The evidence concerning the stability of individual differ-ences in personality from late adolescence to early adulthood issimilarly inconsistent. Thus, for example, Stein et al. (1986)reported 4-year stability coefficients from the late teens to earlytwenties that generally fell in the range of .5 to .6, leading themto conclude that individual differences crystallize with advanc-ing age. Stevens and Truss (1985), however, reported 12- and20-year stability coefficients for the EPPS that generally fell inthe .2 to .4 range, suggesting only modest stability of individualdifferences. The apparently inconsistent pattern of resultscould be caused by different sampling strategies (college stu-dents vs. representative samples), different assessment proce-dures (e.g., self-ratings vs. ratings by others), and very probablyalso the use of different measuring devices. In the present study,a community-based sample completed an omnibus self-reportpersonality inventorythe Multidimensional Personality Ques-tionnaire (MPQ; Tellegen, 1982)first in late adolescence(average age of 20 years) and then again 10 years later when inearly adulthood. The MPQ has excellent psychometric proper-ties and includes validity scales to screen out likely invalid pro-files. Of particular significance to the present study is theMPQ's hierarchical factor structure, which provides a basis forassessing consistency of results within the study.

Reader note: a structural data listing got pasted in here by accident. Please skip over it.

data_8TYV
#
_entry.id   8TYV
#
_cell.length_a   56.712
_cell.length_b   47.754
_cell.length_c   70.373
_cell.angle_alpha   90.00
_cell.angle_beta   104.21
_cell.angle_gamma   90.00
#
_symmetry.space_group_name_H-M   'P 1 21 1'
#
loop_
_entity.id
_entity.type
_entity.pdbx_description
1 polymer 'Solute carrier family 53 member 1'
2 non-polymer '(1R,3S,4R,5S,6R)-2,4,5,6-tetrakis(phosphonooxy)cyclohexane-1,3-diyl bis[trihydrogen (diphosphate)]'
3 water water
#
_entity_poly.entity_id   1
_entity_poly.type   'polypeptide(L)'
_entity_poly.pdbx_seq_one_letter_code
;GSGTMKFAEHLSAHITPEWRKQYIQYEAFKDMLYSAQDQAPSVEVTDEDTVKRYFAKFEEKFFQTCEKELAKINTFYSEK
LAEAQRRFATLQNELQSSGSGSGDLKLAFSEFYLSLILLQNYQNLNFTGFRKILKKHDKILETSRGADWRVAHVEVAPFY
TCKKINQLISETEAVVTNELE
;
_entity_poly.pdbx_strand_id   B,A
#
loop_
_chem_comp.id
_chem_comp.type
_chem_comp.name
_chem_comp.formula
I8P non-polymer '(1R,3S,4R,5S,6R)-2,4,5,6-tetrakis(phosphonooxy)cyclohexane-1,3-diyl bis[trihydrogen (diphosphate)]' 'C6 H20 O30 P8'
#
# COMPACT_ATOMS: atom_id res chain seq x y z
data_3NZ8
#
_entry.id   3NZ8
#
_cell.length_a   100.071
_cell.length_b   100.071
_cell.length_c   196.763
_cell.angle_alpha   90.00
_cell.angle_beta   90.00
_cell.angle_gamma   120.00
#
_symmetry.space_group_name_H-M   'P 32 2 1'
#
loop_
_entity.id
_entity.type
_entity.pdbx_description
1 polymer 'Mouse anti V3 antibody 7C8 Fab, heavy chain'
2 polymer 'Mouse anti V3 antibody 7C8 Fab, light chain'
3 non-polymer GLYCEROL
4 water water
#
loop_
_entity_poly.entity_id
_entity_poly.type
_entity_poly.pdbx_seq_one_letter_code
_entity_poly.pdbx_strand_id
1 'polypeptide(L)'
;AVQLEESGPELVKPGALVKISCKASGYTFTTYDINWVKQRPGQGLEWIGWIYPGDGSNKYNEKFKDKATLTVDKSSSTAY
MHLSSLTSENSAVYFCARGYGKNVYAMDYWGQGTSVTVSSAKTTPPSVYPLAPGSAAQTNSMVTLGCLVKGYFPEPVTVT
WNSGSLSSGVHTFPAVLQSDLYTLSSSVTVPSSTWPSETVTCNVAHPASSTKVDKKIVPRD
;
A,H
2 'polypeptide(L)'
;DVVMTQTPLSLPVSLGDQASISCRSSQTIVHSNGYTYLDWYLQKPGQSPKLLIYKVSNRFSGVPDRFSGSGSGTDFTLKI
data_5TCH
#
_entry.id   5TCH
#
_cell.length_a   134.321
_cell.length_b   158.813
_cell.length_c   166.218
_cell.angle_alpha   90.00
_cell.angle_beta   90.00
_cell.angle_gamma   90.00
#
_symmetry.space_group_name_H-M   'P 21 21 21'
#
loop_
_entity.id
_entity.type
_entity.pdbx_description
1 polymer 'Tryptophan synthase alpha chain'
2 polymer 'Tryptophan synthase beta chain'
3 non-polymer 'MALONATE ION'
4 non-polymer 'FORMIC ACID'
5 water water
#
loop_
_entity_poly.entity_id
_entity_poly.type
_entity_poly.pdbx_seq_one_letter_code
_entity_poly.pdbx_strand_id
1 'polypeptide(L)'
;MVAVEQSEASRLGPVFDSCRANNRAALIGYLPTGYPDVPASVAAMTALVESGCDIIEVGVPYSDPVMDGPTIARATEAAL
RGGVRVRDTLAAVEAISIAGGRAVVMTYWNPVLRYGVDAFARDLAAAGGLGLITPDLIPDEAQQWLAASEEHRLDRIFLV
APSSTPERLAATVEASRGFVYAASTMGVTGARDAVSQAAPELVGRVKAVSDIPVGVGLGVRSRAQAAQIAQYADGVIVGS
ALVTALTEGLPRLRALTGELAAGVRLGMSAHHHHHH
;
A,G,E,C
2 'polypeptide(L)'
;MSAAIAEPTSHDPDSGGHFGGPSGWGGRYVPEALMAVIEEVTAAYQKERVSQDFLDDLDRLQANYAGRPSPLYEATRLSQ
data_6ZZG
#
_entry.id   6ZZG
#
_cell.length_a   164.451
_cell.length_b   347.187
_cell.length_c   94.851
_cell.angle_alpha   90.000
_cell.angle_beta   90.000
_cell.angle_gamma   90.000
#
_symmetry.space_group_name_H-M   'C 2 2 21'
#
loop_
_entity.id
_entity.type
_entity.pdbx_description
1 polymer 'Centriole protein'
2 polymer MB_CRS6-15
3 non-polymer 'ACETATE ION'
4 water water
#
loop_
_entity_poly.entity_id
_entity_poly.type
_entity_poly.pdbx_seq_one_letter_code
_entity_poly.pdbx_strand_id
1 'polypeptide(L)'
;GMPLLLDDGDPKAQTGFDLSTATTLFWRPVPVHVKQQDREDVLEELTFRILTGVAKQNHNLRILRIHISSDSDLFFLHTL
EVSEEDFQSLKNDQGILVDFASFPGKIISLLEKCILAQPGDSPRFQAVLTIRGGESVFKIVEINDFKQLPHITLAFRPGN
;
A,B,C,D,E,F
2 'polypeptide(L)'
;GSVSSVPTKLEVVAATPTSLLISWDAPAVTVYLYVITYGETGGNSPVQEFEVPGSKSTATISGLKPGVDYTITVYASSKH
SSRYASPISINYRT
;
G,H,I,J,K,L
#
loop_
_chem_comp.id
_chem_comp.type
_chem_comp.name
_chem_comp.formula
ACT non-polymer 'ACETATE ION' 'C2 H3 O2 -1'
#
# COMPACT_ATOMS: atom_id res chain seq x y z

The psychological changes that accompany the transitionfrom late adolescence to early adulthood have typically beenattributed to environmental factors; for example, to "culture"(e.g., Stein et al., 1986), to societal expectations (e.g., Dubow,Huesman, & Eron, 1987), and so on. An alternative, but lessfrequently considered, possibility is that biological factors con-tribute to personality changes. The field of developmental be-